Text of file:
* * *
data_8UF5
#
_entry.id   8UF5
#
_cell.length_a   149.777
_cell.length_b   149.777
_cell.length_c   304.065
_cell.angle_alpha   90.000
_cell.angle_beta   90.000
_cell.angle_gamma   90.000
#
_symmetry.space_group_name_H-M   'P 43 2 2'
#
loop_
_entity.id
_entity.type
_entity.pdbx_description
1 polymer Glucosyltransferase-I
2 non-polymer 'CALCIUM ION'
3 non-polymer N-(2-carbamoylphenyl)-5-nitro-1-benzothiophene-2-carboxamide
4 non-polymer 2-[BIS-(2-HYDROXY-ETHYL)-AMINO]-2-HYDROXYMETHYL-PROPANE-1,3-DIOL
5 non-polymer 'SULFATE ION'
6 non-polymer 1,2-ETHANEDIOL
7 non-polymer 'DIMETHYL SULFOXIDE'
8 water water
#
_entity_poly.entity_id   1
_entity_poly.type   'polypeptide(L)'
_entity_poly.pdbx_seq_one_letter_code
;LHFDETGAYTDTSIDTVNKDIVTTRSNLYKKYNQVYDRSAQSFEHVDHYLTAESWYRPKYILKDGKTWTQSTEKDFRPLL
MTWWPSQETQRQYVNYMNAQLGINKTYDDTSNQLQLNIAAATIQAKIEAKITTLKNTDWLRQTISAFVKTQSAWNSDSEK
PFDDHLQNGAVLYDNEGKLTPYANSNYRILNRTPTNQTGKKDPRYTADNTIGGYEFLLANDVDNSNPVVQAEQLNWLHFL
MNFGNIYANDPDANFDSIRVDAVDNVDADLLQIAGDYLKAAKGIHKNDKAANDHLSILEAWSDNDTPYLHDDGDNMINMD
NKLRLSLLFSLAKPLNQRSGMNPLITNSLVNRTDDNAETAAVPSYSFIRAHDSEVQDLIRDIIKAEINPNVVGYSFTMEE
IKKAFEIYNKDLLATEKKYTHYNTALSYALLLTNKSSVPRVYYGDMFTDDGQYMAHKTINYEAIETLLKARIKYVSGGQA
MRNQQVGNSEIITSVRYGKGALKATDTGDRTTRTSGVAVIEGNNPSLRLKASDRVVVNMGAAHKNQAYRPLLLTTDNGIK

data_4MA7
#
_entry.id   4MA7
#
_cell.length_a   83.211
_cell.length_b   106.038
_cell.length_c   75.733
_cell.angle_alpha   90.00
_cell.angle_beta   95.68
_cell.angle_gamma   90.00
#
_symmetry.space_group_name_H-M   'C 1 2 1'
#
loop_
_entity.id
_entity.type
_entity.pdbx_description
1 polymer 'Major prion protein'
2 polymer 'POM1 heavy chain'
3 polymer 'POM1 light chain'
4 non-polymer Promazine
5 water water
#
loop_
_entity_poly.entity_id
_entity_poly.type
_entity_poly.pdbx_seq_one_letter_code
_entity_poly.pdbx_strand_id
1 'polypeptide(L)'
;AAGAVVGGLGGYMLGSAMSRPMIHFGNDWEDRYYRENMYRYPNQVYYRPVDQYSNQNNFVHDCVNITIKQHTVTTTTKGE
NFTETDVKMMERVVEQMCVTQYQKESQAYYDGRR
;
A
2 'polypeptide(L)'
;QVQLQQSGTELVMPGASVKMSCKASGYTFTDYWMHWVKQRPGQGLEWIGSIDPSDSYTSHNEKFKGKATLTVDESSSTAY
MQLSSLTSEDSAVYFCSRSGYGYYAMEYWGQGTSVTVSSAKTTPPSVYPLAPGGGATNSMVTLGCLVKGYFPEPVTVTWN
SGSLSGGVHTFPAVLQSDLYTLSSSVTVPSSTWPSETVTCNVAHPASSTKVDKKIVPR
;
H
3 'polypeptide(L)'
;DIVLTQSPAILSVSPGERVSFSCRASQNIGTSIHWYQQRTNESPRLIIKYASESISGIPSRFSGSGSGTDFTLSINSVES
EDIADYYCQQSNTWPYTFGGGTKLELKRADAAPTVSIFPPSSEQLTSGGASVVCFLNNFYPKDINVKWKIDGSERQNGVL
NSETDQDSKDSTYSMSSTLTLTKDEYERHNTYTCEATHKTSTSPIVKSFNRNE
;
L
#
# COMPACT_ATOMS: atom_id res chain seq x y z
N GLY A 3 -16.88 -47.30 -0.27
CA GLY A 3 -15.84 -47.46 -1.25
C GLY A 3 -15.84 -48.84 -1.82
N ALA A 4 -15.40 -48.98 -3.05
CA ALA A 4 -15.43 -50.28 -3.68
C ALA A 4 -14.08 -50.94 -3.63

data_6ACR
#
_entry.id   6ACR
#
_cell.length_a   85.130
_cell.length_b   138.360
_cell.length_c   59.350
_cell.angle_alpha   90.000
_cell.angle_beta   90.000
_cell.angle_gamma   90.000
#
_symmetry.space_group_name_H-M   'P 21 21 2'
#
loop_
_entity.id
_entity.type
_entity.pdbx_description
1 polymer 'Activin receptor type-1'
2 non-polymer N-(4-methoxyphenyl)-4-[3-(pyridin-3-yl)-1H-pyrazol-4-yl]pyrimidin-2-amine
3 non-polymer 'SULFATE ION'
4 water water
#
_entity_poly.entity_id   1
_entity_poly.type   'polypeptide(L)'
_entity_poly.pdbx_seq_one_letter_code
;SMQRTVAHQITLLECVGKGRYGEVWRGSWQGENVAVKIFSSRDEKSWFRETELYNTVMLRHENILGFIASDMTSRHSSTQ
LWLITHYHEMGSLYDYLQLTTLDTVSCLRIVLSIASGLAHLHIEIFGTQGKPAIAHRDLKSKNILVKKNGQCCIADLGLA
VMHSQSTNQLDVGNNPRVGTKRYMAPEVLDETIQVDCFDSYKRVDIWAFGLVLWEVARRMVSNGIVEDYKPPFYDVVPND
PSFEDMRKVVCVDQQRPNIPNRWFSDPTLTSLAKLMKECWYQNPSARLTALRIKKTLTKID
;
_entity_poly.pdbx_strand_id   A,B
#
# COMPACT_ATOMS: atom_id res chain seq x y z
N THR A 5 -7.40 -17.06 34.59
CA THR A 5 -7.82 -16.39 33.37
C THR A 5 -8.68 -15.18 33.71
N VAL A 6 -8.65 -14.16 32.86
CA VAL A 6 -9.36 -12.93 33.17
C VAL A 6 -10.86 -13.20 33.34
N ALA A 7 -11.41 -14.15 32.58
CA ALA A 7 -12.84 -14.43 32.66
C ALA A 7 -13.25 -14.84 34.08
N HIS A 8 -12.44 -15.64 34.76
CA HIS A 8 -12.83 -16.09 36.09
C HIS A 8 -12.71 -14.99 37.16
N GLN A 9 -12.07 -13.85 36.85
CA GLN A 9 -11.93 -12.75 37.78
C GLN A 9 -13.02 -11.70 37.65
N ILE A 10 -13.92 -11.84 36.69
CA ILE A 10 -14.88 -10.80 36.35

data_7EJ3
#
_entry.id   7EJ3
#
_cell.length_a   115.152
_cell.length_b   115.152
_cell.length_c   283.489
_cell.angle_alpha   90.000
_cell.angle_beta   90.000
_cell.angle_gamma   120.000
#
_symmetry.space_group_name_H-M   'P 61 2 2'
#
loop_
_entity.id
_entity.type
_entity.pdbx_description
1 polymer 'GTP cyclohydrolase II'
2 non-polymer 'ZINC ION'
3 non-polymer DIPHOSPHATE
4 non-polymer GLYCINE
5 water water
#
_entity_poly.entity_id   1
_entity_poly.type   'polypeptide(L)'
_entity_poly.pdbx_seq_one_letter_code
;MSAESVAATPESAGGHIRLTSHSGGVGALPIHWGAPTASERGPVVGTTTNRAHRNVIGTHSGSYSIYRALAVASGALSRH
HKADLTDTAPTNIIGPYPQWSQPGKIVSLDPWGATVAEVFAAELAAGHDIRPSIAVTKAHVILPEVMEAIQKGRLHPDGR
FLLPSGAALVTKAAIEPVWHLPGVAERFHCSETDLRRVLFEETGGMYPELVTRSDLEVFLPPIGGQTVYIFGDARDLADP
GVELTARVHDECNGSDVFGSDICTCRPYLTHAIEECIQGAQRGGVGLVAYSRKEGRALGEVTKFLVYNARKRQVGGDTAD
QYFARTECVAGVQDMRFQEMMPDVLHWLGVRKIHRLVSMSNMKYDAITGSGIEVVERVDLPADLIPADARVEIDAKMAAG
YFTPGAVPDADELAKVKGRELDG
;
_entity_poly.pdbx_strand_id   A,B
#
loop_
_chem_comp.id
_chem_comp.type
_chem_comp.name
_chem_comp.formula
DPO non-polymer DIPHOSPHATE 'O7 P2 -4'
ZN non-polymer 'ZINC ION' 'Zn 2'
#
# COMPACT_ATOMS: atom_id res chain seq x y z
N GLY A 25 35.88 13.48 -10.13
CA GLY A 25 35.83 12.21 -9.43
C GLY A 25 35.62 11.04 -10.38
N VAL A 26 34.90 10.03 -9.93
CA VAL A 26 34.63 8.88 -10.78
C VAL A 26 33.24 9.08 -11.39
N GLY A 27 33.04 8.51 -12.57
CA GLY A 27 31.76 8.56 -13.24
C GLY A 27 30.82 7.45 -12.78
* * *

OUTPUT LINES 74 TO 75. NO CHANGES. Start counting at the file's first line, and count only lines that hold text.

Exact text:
;
H